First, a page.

|EVGA Geforce GTX275 CO-OP PhysX Edition|
|Reviews - Featured Reviews: Video Cards|
|Written by David Ramsey - Edited by Olin Coles|
|Monday, 08 February 2010|
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EVGA GTX275 CO-OP Detailed Features
The EVGA GTX 275 CO-OP PhysX Edition is the first dual GPU video card to use different GPUs: there's a GTX 275 and a GTS 250. You cannot connect a monitor to the GTS 250; in fact, you can't use the GTS 250 for rendering at all. Both of the DVI connectors on the rear of the card are connected to the GTX 275. The GTS 250 is only available for CUDA work. But what is CUDA? We'll get to that in a later section.
The back of the card provides an exhaust for the heat sink cooling the GTX 275.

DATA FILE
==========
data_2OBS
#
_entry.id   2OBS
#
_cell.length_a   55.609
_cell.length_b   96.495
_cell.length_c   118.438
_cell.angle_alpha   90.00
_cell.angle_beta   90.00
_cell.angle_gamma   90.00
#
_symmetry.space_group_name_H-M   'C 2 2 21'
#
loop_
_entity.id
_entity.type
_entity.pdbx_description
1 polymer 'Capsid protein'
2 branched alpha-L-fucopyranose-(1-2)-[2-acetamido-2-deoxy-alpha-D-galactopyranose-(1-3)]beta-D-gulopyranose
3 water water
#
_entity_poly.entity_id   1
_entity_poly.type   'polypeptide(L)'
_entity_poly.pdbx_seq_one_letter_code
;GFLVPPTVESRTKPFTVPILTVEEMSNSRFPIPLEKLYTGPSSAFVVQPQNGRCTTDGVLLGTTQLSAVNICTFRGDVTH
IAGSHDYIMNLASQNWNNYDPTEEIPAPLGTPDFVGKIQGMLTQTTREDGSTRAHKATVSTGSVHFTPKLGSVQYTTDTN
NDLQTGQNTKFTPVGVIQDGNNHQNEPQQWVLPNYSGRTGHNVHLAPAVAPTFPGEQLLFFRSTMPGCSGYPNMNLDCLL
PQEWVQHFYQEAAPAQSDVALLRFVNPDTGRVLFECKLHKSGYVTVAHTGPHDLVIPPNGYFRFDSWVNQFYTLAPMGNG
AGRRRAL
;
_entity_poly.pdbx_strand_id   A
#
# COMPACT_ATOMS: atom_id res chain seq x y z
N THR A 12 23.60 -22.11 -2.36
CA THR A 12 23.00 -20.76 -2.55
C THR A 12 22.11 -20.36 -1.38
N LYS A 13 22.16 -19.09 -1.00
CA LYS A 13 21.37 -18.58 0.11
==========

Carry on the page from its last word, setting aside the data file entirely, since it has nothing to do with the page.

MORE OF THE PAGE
Removing the shroud covering the cooling mechanism reveals the twin heat sinks, one for the GTS 250 (towards the rear of the card) and one for the GTX 275 (towards the front of the card). The heat sinks are aluminum with two copper heat pipes each. They rest on thick aluminum base plates and are quite heavy. While these radiators look large, they're actually much smaller (individually) than you'd find on a single-GPU GTX 275 card.
Stripped of the radiators and plastic support plate, the EVGA 012-P3-1178-TR model finally reveals its twin GPUs:
As mentioned above, the two NVIDIA GPUs are completely separate and do not directly interact, unlike most dual-GPU cards where SLI or Crossfire technology is used. The GTS 250 has 384 megabytes of dedicated GDDR3 memory:
...while the GTX 275 has 896 megabytes of dedicated GDDR3 memory:
EVGA advertises the 012-P3-1178-TR model has having 1280 megabytes of memory, but it's important to remember that this is not any sort of unified buffer; the memory for the two GPUs is completely separate.